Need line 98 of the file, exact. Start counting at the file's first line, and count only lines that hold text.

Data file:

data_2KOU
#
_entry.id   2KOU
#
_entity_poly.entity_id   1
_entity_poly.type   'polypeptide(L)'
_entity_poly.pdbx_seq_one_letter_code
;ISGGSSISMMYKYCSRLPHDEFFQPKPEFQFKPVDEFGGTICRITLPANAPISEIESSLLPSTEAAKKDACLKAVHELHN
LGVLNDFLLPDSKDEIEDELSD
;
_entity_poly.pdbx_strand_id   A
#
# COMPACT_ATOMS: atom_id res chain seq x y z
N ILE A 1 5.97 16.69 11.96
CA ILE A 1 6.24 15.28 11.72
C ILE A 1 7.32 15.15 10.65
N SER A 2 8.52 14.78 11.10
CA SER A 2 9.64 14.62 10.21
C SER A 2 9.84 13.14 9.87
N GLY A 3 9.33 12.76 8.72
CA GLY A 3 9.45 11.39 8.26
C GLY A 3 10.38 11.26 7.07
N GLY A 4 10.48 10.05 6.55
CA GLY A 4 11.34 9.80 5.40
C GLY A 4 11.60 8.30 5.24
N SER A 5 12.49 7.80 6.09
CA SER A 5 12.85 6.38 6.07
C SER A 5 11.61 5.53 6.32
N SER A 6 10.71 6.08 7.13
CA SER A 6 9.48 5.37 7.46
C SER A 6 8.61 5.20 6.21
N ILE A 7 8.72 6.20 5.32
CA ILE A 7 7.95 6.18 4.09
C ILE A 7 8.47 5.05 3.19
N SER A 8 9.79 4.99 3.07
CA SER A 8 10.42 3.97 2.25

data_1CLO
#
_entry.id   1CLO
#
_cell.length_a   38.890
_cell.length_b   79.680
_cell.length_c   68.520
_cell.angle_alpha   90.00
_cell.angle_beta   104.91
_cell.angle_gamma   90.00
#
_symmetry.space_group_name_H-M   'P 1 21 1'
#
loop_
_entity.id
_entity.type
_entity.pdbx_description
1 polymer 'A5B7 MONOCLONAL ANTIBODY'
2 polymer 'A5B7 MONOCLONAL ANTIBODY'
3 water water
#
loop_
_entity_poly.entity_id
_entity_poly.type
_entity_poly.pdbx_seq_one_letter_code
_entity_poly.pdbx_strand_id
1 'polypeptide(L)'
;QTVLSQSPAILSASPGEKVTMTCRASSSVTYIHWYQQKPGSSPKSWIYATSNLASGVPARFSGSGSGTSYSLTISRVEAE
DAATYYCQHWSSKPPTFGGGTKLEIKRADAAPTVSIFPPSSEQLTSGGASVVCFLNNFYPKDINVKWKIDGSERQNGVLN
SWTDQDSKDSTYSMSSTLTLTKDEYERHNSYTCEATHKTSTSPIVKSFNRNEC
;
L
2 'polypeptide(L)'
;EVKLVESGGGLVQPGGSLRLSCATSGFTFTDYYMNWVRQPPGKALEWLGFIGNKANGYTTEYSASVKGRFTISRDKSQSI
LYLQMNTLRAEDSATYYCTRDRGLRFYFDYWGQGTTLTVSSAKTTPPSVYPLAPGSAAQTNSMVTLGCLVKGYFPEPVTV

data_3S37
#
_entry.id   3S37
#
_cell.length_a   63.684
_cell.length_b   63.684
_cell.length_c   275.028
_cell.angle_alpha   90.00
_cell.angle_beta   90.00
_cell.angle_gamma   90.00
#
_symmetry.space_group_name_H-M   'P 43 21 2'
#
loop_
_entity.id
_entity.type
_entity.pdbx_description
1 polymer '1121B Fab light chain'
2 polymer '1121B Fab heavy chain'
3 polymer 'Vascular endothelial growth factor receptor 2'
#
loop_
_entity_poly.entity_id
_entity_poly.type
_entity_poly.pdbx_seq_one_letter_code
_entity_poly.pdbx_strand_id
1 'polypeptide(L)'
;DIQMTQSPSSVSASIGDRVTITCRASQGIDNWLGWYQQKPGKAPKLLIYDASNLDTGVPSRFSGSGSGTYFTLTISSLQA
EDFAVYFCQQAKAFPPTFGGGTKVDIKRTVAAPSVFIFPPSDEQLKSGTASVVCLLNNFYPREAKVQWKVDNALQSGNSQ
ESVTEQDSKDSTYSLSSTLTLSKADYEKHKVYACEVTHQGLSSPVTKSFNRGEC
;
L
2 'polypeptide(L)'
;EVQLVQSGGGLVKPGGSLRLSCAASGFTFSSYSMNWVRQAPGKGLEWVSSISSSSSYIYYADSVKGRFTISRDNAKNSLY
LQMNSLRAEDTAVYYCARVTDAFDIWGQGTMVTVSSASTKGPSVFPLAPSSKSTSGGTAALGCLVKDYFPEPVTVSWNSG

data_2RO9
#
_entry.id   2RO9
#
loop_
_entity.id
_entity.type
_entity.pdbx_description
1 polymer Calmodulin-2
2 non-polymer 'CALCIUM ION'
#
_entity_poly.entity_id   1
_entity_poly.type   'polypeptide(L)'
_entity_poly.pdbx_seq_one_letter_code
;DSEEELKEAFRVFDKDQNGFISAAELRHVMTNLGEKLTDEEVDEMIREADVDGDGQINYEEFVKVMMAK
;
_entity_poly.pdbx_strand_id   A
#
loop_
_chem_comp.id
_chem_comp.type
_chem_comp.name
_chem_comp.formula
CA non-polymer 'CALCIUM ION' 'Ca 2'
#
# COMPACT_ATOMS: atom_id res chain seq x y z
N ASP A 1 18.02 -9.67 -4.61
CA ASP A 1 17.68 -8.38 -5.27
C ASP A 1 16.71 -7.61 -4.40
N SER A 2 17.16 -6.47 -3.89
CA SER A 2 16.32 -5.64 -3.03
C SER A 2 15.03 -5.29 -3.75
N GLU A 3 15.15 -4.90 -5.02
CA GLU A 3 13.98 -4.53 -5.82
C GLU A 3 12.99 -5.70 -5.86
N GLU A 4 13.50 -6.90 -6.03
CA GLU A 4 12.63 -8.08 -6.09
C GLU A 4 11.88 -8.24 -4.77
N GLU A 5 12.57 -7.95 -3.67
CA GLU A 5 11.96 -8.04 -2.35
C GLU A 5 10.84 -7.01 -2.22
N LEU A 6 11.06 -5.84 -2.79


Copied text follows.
1 'polypeptide(L)'